I’ve been measuring my weight loss progress based on lost pounds.
I’ve been measuring my financial success based on my income.
I’ve been measuring my career success based on number of interviews and job offers I get.
I’ve been measuring my social media success based on number of followers.
I’ve been measuring my relationships health based on the time I spend with my friends and family.
And they all have ONE thing in common,
They are measuring the WRONG metric.\

Measuring the wrong metrics can be very dangerous, It may lead to going in the wrong direction to improve those wrong metrics, It may lead you to a wild chase with no end, It may cause you to get stuck in an endless loop, and the worse of them all,
It may lead you to give up on yourself, It may reinforce a deep and dark voice within ourselves that You’re not good enough, and you never will be.
I know nothing more dangerous than giving up on yourself.
How do I know that? Well, What do you say in English? Been there, Done that.
It’s a dark bottomless pit that I don’t want to even see my arch enemy (if I had one) down there.
The thing with metrics, right or wrong ones, is that we believe in them, We rarely question their authenticity, When was the last time you did a fact check on your metrics? Thought so.
We believe that they are right, and increase or decrease in their numbers shows exactly how one is performing in a specific direction, and we’re right to an extent, only if we do track the right ones.
How many times did you keep up with a metric, say lost pounds or increase in income, and yet you didn’t feel happy? You didn’t feel it’s enough rather you felt that you need to do more, be more, have more of it?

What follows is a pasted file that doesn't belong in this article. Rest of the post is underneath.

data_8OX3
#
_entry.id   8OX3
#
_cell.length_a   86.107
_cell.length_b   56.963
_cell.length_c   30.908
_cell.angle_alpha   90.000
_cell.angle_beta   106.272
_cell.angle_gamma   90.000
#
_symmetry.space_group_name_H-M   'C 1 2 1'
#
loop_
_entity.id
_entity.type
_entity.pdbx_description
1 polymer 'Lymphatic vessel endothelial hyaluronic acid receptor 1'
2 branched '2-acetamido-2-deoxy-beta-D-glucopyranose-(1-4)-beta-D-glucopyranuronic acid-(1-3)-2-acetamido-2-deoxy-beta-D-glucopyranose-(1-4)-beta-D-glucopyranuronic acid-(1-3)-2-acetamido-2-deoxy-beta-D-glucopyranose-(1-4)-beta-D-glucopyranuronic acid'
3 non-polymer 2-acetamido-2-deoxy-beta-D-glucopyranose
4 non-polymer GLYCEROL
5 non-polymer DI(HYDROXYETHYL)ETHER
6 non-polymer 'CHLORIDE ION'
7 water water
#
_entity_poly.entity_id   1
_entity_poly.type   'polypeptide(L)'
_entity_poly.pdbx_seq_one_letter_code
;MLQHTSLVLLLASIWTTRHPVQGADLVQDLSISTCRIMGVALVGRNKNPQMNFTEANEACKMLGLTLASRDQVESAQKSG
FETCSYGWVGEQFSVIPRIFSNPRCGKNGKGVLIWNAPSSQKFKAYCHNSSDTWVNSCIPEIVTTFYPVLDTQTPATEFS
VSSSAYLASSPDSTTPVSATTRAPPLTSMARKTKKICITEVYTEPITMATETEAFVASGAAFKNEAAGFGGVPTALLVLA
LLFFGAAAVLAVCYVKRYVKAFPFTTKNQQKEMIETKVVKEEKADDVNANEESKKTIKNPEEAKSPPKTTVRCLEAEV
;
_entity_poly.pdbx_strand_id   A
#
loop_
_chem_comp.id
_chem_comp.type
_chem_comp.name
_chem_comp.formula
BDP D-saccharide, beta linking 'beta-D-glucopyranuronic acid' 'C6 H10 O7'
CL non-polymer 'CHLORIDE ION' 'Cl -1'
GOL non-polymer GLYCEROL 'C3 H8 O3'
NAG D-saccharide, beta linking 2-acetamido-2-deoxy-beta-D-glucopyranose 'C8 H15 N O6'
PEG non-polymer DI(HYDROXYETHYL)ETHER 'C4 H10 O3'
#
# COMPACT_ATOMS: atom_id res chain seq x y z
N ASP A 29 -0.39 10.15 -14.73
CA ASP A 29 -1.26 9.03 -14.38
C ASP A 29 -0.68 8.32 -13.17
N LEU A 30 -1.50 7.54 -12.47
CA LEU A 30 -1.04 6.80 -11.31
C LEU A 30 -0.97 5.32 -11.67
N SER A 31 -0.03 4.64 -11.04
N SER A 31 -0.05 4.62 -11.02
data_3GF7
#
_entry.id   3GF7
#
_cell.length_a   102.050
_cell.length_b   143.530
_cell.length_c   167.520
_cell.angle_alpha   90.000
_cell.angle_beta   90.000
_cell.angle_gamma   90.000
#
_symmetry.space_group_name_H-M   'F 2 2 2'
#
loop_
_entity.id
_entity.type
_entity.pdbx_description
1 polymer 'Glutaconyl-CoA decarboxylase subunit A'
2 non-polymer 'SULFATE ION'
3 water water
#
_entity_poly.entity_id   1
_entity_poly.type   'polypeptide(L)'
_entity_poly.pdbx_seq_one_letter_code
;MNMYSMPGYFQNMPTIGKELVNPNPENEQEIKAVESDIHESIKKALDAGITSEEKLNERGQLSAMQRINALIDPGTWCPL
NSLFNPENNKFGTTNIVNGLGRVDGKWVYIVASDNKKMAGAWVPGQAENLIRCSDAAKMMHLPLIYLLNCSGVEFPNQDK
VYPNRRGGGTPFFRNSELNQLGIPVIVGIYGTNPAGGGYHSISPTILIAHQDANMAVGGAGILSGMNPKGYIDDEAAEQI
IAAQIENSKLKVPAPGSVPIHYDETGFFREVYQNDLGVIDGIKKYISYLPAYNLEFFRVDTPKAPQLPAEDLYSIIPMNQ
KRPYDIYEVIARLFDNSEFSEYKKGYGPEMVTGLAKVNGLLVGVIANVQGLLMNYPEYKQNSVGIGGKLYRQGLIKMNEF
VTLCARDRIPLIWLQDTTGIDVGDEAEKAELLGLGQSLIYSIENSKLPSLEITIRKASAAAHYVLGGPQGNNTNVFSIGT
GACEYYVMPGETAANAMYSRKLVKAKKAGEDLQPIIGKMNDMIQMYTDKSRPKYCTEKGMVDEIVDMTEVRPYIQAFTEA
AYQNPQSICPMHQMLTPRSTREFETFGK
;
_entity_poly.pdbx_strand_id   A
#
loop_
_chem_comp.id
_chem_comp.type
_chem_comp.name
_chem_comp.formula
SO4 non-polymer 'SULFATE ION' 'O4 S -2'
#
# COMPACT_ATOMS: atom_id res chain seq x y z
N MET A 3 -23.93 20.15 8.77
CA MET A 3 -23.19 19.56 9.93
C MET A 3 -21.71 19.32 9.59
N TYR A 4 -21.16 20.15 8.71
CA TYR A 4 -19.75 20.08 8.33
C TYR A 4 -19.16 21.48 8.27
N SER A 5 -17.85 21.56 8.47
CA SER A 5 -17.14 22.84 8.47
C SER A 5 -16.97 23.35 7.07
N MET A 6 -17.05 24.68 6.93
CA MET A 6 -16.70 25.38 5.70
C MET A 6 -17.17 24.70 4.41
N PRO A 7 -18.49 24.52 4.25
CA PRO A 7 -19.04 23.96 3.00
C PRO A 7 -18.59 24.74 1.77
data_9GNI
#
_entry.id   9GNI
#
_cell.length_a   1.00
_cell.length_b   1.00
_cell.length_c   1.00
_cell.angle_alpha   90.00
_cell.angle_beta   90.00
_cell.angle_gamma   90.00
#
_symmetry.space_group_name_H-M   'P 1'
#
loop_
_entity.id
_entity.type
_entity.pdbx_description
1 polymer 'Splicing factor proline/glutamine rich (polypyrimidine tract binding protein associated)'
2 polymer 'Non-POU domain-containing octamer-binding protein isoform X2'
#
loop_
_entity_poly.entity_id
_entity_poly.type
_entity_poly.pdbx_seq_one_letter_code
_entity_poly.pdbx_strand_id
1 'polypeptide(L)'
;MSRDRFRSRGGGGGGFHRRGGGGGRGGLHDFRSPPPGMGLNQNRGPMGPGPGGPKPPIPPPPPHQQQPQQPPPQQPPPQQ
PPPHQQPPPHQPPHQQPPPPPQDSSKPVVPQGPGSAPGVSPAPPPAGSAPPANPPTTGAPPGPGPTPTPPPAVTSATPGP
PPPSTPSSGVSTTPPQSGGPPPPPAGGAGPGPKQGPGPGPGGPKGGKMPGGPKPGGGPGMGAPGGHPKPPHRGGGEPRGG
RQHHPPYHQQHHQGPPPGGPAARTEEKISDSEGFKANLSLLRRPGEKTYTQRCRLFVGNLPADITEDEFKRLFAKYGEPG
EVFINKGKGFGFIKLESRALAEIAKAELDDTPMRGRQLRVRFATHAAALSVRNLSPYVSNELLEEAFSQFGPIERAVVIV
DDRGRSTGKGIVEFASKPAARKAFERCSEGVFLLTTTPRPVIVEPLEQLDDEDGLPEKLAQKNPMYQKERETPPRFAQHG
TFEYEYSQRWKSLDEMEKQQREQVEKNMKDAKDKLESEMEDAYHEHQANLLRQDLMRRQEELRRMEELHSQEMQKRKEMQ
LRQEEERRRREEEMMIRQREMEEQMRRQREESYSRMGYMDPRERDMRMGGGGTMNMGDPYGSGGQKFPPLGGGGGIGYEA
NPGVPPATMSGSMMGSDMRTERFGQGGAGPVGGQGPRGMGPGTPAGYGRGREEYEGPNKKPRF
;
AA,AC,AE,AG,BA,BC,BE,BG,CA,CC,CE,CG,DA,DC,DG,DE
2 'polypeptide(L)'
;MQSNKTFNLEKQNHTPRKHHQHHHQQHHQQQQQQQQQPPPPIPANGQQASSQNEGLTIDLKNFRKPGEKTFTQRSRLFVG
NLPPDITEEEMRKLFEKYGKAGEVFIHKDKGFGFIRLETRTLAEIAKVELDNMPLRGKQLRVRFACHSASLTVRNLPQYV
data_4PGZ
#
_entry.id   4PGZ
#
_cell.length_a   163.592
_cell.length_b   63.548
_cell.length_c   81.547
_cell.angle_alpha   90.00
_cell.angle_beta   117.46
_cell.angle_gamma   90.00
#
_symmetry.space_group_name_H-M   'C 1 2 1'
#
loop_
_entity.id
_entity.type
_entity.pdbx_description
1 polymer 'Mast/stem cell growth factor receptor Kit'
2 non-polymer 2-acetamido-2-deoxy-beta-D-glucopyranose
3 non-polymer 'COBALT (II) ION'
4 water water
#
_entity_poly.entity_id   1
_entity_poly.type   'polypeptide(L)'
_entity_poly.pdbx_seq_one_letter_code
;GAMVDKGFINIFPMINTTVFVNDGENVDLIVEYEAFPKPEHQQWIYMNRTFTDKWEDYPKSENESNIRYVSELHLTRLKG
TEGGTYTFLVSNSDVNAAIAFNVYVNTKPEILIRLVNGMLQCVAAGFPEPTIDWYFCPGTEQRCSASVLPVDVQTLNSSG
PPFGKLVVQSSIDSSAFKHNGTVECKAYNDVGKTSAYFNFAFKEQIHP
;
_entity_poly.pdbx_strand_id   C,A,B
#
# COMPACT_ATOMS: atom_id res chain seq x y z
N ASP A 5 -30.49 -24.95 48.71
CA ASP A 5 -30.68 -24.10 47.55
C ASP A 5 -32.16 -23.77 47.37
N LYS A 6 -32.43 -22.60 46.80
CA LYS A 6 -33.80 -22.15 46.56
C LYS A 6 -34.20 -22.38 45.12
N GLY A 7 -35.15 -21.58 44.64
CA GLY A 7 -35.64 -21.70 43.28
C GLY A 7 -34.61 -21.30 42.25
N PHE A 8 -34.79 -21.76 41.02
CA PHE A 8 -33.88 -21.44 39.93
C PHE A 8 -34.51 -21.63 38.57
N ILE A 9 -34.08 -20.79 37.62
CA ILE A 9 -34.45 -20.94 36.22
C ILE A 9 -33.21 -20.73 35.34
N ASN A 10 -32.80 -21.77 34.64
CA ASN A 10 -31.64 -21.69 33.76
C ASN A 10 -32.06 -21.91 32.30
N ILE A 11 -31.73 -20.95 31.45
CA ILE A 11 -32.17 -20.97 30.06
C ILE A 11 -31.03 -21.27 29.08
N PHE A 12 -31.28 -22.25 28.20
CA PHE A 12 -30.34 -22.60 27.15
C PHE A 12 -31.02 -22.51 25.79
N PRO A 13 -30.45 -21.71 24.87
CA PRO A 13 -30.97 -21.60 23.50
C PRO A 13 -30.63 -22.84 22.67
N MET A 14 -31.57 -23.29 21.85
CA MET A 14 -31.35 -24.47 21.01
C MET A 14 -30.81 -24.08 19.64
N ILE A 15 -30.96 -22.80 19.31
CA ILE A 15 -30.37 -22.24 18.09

But why?
After all you have lived to the promise, right?
Most of the time,
You have failed not because you were not good enough,
You have failed not because you didn’t give it your all,
You have failed not because you didn’t see it coming,
You have failed not because you were lazy, or didn’t have self descipline,
The reason is so obvious that it can be hardly seen.\

Because You Were Tracking the Wrong Metrics.

I should have measured my body fat percentage instead of lost pounds which is influenced by a large amount of external factors, from water retention to alcohol consumption, or you’re body just going mad.
I should have measured my financial success by the ratio of my expense to my income, or by my total net worth, or by measuring the ratio of my liabilities to my assets, or my be all of them, not by a single meaningless number.
I should have measured my career success based on how many of the job offers I get are aligned with my values and beliefs instead of a mere number of how many job offers I get.
I should have measured my social media success by the ratio of comments, likes and most importantly, by the number of private messages I receive that thank me and tell me how I changed their lives rather than my number of followers, Would I consider my self successful if I had 10 million followers with no Thank you DMs instead of having 10 thousand followers who have sent me 2 thousand Thank you DMs ? I choose the latter, I want to be the latter, I LOVE the latter.